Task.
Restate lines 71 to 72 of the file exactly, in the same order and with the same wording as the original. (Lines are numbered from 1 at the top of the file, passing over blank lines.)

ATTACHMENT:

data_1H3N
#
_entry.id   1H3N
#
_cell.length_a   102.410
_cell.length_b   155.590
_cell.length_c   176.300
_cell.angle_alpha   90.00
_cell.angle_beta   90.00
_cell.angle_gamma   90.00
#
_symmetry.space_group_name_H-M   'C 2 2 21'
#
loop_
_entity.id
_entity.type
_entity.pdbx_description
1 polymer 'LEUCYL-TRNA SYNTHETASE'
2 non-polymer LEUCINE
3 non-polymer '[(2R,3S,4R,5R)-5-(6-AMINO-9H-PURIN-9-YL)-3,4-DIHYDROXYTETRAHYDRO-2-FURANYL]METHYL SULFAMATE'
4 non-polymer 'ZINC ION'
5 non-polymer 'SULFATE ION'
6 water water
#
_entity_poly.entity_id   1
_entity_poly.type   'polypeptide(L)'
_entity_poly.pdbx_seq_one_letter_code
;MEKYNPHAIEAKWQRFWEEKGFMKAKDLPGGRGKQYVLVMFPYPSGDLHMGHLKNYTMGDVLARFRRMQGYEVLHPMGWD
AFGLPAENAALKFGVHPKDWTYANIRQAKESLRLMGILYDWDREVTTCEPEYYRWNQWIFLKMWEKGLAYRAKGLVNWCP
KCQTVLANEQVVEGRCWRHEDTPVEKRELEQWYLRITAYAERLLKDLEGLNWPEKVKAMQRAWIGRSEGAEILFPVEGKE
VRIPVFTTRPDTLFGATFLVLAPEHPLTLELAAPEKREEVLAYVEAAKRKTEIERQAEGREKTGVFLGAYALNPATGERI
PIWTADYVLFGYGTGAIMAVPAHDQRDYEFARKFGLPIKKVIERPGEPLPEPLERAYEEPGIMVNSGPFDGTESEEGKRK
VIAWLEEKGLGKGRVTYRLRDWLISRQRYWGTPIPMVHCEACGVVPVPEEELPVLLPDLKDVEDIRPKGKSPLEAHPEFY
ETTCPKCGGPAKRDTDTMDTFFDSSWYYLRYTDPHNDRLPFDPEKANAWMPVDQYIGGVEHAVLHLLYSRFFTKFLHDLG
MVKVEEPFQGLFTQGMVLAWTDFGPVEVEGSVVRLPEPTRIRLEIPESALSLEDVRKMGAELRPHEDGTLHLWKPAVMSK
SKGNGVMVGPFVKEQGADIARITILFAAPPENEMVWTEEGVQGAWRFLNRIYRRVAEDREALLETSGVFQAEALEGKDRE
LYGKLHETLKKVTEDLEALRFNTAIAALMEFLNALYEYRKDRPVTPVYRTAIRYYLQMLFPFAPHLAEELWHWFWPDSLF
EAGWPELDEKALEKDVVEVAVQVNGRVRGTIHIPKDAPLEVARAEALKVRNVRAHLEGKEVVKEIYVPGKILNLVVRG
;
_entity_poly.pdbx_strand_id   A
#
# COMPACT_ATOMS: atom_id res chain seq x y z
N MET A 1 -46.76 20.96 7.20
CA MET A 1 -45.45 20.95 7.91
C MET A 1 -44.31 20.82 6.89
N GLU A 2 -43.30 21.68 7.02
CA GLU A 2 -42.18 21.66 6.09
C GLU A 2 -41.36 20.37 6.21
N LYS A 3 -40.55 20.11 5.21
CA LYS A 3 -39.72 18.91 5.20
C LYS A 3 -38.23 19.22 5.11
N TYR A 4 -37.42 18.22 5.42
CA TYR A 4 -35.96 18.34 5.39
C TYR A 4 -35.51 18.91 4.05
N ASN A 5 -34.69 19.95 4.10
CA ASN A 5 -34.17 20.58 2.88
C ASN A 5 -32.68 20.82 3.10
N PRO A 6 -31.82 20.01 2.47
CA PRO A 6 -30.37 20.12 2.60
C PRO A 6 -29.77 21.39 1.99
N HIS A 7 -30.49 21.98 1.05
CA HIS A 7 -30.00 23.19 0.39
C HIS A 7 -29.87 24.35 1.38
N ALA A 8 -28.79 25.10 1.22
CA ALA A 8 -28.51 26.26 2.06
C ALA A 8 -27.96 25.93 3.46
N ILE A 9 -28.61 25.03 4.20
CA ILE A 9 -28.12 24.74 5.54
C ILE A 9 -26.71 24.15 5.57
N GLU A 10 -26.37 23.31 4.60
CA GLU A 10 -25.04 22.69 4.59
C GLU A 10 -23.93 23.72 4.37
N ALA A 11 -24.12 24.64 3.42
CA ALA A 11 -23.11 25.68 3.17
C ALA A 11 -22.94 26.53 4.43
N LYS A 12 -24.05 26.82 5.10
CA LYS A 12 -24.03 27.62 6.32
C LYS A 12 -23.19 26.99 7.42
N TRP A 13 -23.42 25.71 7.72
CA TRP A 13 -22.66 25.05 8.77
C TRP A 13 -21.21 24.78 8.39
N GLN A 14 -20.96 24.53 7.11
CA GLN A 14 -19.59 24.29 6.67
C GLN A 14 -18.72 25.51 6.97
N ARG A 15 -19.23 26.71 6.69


CA GLU A 10 -25.04 22.69 4.59
C GLU A 10 -23.93 23.72 4.37